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Oswaldo Guayasamín

Born in 1919 to humble, indigenous parents, Oswaldo Guayasamín would later mature into Ecuador’s most famous artist. His striking art portrays the humanity and suffering of the repressed classes and people of the Americas. Considered an expressionist, Guayasamín used bright colors, symbolism and images of pain and torment to create truly unique and memorable works.


By the time he was middle aged, Guayasamín was awarded numerous artist and humanitarian honors and his art had been exhibited in the U.S., Italy, Spain, France, Brazil, the Soviet Union, Cuba, China, and other countries. Some of these exhibits were in prestigious locations, such as the Palais de Luxembourg (Paris, 1992) and the L’Hermitage Museum (Saint Petersburg, 1982). In 1978 he was named to the Royal Academy of Fine Arts of Spain and in 1979, to the Academy of Italian Arts. The United Nations Educational, Scientific and Cultural Organization (UNESCO) gave him a prize for “an entire life of work for peace.”


In spite of these lofty awards, Guayasamín never lost his connection with the common people of Ecuador, who adored him. Toward the end of his life he began work on La Capilla del Hombre (The Chapel of Man), which he dedicated to the races of Latin America, although he never lived to see it finished. He passed away in 1999. Artists from around the world continued to complete the master’s plans.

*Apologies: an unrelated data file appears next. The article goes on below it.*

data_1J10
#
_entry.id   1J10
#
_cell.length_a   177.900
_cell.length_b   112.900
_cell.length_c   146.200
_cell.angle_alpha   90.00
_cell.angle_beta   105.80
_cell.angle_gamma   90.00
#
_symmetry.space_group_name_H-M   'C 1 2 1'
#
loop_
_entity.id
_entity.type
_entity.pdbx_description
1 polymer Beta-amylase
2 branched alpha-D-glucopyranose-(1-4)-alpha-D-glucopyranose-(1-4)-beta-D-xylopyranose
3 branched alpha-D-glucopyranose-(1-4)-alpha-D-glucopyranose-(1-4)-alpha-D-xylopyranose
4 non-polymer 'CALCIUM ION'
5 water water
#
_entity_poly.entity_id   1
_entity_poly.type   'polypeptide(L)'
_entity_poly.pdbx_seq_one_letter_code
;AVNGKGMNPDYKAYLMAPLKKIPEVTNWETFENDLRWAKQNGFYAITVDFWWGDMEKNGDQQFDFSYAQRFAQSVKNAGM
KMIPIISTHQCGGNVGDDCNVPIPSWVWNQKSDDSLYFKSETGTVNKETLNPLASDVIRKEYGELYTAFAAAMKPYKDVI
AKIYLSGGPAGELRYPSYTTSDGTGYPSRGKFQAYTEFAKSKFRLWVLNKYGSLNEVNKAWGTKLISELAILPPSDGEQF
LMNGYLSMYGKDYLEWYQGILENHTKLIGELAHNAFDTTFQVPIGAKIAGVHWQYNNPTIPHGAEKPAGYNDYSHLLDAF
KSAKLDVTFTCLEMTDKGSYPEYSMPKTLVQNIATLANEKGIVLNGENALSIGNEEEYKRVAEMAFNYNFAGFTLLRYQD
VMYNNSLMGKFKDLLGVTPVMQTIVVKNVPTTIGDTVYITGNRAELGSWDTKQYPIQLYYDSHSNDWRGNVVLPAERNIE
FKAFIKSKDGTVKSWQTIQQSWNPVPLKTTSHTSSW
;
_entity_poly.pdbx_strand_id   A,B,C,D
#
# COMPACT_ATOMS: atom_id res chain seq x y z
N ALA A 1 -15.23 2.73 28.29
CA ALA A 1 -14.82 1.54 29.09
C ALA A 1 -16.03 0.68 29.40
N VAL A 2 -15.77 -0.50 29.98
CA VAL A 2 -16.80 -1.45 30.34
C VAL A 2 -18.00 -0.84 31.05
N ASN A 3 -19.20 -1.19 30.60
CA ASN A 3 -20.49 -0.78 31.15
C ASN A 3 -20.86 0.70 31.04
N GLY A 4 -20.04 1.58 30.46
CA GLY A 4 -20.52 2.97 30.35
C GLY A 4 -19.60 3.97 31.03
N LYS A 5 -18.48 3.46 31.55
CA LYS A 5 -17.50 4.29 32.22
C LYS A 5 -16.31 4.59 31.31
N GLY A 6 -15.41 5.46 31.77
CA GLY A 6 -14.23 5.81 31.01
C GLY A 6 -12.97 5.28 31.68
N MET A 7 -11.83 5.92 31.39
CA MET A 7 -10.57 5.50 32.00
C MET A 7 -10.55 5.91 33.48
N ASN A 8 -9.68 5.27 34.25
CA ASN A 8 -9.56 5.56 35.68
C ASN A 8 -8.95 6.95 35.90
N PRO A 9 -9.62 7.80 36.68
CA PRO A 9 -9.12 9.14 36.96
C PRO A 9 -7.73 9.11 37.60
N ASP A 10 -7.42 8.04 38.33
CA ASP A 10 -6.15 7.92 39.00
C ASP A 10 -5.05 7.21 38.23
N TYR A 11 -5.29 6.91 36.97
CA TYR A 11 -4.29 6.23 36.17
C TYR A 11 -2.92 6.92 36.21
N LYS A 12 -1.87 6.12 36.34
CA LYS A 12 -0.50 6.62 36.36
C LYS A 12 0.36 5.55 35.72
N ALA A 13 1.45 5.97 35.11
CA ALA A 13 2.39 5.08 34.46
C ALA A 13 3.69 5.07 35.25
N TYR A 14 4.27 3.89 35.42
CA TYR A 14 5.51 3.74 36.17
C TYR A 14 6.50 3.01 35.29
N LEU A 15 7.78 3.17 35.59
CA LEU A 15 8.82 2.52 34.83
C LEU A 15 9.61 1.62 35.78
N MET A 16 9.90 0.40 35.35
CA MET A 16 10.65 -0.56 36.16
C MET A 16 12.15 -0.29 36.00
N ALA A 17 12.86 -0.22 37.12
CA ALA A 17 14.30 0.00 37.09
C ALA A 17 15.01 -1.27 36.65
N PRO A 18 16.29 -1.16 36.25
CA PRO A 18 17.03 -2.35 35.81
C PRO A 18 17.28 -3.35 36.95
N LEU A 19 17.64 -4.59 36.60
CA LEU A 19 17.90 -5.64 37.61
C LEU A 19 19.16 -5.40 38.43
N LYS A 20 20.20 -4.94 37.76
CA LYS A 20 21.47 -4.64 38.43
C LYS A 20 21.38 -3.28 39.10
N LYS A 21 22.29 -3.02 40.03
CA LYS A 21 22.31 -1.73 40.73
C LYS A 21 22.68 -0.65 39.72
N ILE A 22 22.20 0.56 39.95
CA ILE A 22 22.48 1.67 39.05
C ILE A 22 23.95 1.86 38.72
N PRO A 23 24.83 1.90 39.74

Nor did Guayasamín never lose his artistic edge. Commissioned to do a series of murals for the Ecuadorian Congress in 1988, he painted 23 panels depicting his nation’s history. One of the panels features a black-and-white painting of a horrid, skeletal face wearing a Nazi-style helmet with the letters CIA on it. The painting caused an international incident between Ecuador and the U.S. The artist held firm and the painting remains.


Today, Guayasamín is still very popular. His works are on display in his museum and at the Capilla del Hombre. If you go shopping in the Mariscal area, you’re likely to see many knockoffs of his works for sale in a variety of mediums. His works are easy to spot: They are colorful and feature people with distinctive twisted hands and faces.

Here are some related tips to help plan your trip to Ecuador: Art and Painting in Ecuador, Ecuadorian Literature, Culture in Ecuador and Quito's Street Food.

07 Sep 2012

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